Debate over ‘prison gerrymandering’ heats up as RI lawmakers continue redistricting work

Politics

CRANSTON, R.I. (WPRI) — As the state works on redistricting after the 2020 Census, 20 statewide groups are calling for an end to what they describe as “prison gerrymandering.”

Currently, prisoners at the Adult Correctional Institutions (ACI) are counted as residents of Cranston, even though imprisoned felons are not eligible to vote, and those that are serving time for misdemeanors don’t necessarily cast their absentee ballots in Cranston.

The 20 groups, including Common Cause Rhode Island and the Rhode Island ACLU, are calling for prisoners to be counted as residents of the communities in which they previously resided.

“Prison gerrymandering does nothing but strip away Rhode Islanders’ constitutional right to fair representation in our government,” John Marion, executive director of Common Cause Rhode Island, said in a statement. “State leaders have the opportunity to correct an unjust practice that disproportionately impacts people of color right now before we draw new district maps in place for the next decade.”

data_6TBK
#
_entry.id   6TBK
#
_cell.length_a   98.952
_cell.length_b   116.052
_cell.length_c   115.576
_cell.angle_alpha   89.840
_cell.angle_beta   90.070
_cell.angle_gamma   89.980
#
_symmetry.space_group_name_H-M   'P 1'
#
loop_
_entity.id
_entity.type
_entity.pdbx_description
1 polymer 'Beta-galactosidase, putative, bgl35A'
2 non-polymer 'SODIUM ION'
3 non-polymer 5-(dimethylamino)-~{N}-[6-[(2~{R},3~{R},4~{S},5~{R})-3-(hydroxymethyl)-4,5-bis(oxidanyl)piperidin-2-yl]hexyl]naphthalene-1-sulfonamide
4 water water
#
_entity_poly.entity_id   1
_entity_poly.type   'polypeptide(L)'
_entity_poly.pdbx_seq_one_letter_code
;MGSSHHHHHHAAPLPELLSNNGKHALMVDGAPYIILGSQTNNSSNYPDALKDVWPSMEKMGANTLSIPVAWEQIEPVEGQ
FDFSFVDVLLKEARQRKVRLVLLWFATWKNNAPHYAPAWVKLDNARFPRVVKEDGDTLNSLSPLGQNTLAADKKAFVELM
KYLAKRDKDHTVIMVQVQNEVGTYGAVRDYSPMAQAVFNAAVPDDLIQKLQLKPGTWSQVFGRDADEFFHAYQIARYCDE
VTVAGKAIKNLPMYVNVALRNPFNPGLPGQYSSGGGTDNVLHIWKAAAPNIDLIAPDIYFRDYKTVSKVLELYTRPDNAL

The Prison Policy Initiative also submitted testimony calling for a change in the way prisoners are accounted for, saying voters who live in the districts that contain the ACI currently have greater political pull that those who don’t.

“If a legislative district has about 15% incarcerated people, such as House District 20 in Rhode Island, that means 85 true residents in that community have the same political clout as 100 residents in any other district throughout the state,” explained the initiative’s Mike Wessler. “By fixing this problem, it’s going to make sure that everyone has an equal voice in their political process.”

But not everyone sees it that way. Republican National Committeeman Steve Frias previously ran for the House seat in District 15, which also contains the ACI.

“There’s a lot of non-voters, we count them where they are physically at the time of the Census,” Frias said. “Students, young children, people who are non-U.S. citizens. So we should be treating everyone about the same when it comes to this, so I don’t see why we should be making a special exception for the prison population.”

So far, 12 other states have changed the way prisoners are counted, including Connecticut and, most recently, Pennsylvania.

Rhode Island’s reapportionment commission is set to have a special meeting on the topic on Nov. 15 at 6 p.m. at the Rhode Island State House.

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